14. Emami, L, Ghahramanian, A, Rahmani, A, Mirza Aghazadeh, A, Onyeka, TC, and Nabighadim, A. Beliefs, Fear and Awareness of Women About Breast Cancer: Effects on Mammography Screening Practices. Nurs Open (2021) 8(2):890–9. doi:10.1002/nop2.696

PubMed Abstract | CrossRef Full Text | Google Scholar

15. Andreasyan, D, Bazarchyan, A, Manukyan, S, Muradyan, G, Torosyan, A, Chamanyan, A, et al. Armenia Health System Performance Assessment 2016. Yerevan, Armenia: Armenian National Institute of Health (2016).

Google Scholar

16. CEIC. Armenia Average Monthly Household Income Per Capita (2019). Available from: (Accessed September 1, 2022).

Google Scholar

17. National Statistical Service (Armenia), Ministry of Health (Armenia), ICF. Armenia Demographic and Health Survey 2015-16. Rockville, MD, USA: National Statistical Service, Ministry of Health, and ICF (2017).

Google Scholar

18. Dancey, CP, and Reidy, J. Statistics Without Maths for Psychology: Using SPSS for Windows. 4th ed. Harlow, England ; New York: Pearson/Prentice Hall (2007). p. 619.

Google Scholar

19. Gong, E, Chukwuma, A, Ghazaryan, E, and De Walque, D. Invitations and Incentives: A Qualitative Study of Behavioral Nudges for Primary Care Screenings in Armenia. BMC Health Serv Res (2020) 20(1):1110. doi:10.1186/s12913-020-05967-z

PubMed Abstract | CrossRef Full Text | Google Scholar

20. Lavado, R, Hayrapetyan, S, and Kharazyan, S. Expansion of the Basic Benefits Package: The Experience of Armenia. Washington DC: World Bank Group (2018). (Universal Health Care Coverage Series No. 27).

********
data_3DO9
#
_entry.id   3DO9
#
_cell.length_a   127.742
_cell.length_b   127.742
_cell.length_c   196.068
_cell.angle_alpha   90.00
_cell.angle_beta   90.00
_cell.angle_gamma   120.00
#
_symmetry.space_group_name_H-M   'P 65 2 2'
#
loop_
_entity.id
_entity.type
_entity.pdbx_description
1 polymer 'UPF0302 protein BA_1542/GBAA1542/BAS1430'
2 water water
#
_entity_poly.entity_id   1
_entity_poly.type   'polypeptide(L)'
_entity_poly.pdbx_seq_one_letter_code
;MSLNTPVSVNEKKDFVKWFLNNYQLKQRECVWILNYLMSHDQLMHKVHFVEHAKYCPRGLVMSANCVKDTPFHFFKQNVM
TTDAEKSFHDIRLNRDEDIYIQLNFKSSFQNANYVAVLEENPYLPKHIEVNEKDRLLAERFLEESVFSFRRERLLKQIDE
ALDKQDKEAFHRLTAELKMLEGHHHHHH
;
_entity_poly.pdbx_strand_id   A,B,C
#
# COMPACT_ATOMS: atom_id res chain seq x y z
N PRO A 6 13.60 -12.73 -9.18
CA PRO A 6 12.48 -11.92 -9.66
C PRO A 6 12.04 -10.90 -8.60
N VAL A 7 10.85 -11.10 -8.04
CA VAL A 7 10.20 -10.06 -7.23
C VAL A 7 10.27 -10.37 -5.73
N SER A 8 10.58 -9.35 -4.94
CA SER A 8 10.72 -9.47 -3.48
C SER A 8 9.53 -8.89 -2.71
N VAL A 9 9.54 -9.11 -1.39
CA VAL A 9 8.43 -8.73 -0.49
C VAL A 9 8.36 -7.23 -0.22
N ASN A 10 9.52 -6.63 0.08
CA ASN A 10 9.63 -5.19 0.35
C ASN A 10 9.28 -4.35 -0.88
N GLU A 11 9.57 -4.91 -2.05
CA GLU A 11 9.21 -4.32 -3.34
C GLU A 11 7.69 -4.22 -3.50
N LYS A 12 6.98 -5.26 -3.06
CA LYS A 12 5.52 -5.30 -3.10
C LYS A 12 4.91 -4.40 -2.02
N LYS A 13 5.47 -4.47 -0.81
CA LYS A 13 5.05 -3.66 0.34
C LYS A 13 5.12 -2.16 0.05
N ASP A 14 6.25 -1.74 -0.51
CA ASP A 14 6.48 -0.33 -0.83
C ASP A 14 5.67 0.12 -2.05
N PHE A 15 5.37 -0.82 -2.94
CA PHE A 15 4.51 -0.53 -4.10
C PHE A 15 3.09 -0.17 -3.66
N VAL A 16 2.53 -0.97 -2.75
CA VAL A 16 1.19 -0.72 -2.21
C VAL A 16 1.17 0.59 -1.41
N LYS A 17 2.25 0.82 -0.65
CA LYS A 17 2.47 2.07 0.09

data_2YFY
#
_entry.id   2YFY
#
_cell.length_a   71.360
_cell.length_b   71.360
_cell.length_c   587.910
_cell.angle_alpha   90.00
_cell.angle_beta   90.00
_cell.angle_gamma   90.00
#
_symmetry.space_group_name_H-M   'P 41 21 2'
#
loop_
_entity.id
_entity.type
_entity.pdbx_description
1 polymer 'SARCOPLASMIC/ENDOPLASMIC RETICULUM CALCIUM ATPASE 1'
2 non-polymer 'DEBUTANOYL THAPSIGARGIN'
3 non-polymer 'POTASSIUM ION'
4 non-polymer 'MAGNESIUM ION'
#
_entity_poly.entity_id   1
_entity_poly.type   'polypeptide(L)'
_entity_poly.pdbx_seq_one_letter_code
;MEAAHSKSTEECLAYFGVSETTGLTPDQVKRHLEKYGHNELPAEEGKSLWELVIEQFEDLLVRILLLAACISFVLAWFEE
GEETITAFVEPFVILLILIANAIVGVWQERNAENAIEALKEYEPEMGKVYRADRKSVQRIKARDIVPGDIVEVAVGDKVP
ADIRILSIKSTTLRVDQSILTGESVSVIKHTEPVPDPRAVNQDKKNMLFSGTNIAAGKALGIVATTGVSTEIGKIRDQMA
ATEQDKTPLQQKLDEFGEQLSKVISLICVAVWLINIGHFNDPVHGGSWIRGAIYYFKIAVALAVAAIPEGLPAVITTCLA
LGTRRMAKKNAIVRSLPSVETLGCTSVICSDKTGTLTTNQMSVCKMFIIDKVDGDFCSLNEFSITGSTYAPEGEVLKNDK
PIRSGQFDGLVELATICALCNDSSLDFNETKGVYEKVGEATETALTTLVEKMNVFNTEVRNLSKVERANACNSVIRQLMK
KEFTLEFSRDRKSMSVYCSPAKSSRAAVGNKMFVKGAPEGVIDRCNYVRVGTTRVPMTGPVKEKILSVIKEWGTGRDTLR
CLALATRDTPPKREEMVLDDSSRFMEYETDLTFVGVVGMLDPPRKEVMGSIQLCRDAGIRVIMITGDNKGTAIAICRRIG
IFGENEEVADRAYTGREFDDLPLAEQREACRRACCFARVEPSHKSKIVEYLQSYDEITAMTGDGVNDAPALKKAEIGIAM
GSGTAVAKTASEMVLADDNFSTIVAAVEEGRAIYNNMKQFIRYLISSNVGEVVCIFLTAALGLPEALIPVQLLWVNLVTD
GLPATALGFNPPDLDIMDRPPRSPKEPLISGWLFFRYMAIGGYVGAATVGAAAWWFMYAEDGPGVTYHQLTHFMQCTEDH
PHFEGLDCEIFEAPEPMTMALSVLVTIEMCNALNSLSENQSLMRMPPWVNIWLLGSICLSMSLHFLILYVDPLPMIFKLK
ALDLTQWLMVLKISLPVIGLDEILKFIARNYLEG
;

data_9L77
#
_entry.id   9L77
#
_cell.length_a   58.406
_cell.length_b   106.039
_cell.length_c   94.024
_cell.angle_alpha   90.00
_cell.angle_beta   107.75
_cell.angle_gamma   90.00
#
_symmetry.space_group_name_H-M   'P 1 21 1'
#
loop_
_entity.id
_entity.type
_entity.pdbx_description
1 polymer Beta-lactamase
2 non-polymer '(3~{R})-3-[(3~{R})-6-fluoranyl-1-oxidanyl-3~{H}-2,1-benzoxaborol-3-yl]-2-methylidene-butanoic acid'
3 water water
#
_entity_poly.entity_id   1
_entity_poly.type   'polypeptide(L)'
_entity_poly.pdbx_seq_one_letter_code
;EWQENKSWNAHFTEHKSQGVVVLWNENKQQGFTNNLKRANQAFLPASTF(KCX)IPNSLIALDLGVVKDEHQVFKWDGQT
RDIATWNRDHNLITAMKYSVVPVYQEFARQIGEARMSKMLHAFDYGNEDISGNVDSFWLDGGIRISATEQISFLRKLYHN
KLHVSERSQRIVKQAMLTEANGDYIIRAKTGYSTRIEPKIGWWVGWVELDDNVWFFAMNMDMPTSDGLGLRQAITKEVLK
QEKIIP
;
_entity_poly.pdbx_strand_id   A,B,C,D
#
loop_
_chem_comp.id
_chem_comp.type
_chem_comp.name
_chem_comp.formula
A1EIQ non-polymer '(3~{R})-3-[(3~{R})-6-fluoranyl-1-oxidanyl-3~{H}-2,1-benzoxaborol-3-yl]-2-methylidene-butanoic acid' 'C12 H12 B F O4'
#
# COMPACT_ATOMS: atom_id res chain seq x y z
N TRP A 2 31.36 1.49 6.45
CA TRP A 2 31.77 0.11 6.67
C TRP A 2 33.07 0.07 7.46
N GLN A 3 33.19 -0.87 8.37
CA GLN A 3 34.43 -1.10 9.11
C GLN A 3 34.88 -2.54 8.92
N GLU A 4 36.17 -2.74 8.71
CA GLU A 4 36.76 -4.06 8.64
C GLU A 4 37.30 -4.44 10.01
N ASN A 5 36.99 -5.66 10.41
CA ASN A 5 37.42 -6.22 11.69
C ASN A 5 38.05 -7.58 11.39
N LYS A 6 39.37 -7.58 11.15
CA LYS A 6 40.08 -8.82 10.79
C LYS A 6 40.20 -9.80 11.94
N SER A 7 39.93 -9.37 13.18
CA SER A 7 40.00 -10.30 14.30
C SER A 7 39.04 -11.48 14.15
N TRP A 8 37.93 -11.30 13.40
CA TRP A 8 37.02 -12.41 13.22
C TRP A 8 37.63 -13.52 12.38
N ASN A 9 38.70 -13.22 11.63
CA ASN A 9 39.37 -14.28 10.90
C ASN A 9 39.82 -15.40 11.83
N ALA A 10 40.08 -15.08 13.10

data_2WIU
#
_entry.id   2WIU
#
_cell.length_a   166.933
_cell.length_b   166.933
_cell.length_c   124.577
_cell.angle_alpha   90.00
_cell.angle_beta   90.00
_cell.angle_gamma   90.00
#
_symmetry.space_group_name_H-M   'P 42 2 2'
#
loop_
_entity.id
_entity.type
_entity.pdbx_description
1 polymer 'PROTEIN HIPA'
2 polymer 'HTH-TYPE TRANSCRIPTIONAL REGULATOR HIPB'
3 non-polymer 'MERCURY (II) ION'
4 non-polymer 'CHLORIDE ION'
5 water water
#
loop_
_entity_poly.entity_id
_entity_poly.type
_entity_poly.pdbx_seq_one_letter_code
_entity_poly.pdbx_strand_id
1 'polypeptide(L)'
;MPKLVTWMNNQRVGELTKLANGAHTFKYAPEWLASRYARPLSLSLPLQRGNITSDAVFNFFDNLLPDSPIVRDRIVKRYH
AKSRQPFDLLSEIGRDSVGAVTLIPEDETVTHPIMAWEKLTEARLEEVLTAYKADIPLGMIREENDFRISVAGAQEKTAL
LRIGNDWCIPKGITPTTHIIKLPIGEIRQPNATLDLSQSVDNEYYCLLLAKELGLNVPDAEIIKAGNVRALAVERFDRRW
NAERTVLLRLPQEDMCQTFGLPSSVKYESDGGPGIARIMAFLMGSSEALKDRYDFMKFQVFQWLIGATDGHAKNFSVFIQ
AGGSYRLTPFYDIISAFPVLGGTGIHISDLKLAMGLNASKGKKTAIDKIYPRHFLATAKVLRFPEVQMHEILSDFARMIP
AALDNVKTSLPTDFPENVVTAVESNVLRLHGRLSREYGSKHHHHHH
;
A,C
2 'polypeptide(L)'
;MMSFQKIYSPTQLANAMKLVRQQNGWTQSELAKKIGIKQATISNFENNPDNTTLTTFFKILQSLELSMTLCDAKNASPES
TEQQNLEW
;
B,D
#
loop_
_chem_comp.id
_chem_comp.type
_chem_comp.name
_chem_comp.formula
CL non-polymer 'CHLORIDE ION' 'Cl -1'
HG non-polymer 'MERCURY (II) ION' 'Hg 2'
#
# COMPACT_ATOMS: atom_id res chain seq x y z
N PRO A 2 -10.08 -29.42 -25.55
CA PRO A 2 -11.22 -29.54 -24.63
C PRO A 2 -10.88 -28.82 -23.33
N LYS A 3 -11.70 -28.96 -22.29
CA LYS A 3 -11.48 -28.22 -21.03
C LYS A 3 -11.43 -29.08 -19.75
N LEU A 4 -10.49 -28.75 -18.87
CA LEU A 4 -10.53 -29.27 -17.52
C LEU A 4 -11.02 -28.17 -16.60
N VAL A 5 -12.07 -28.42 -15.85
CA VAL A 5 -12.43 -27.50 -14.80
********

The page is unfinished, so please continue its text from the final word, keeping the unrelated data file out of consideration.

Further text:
Google Scholar

21. Lavado, R, Schieber, G, Aftab, A, Tsaturyan, S, and Huitzing, H. An Actuarial Model for Costing Universal Health Coverage in Armenia. 0 ed. Manila, Philippines: Asian Development Bank (2020). Available from: (Accessed July 26, 2023).

Google Scholar

22. Kazungu, J, Meyer, CL, Sargsyan, KG, Qaiser, S, and Chukwuma, A. The burden of Catastrophic and Impoverishing Health Expenditure in Armenia: An Analysis of Integrated Living Conditions Surveys, 2014–2018. PLOS Glob Public Health (2022) 2(10):e0000494. doi:10.1371/journal.pgph.0000494

PubMed Abstract | CrossRef Full Text | Google Scholar

Keywords: Armenia, low and middle income countries (LMICs), breast cancer screening, Champion’s Health Belief Model Scale (CHBMS), perception

Citation: Tupper H, Ghukasyan R, Bayburtyan A, Hovhannisyan M and Shekherdimian S (2024) Breast Cancer Awareness and Screening Perceptions of Women in Yerevan, Armenia. Int J Public Health 69:1607029. doi: 10.3389/ijph.2024.1607029

Received: 28 December 2023; Accepted: 03 May 2024;
Published: 16 May 2024.

Edited by:

Daryna Pavlova, Ukrainian Institute for Social Research after Olexander Yaremenko, Ukraine

Reviewed by:

Charlette Nangue, Catholic University of Cameroon, Cameroon
Emmanouil Smyrnakis, Aristotle University of Thessaloniki, Greece
One reviewer who chose to remain anonymous

Copyright © 2024 Tupper, Ghukasyan, Bayburtyan, Hovhannisyan and Shekherdimian. This is an open-access article distributed under the terms of the Creative Commons Attribution License (CC BY). The use, distribution or reproduction in other forums is permitted, provided the original author(s) and the copyright owner(s) are credited and that the original publication in this journal is cited, in accordance with accepted academic practice. No use, distribution or reproduction is permitted which does not comply with these terms.

*Correspondence: Haley Tupper,

Disclaimer: All claims expressed in this article are solely those of the authors and do not necessarily represent those of their affiliated organizations, or those of the publisher, the editors and the reviewers. Any product that may be evaluated in this article or claim that may be made by its manufacturer is not guaranteed or endorsed by the publisher.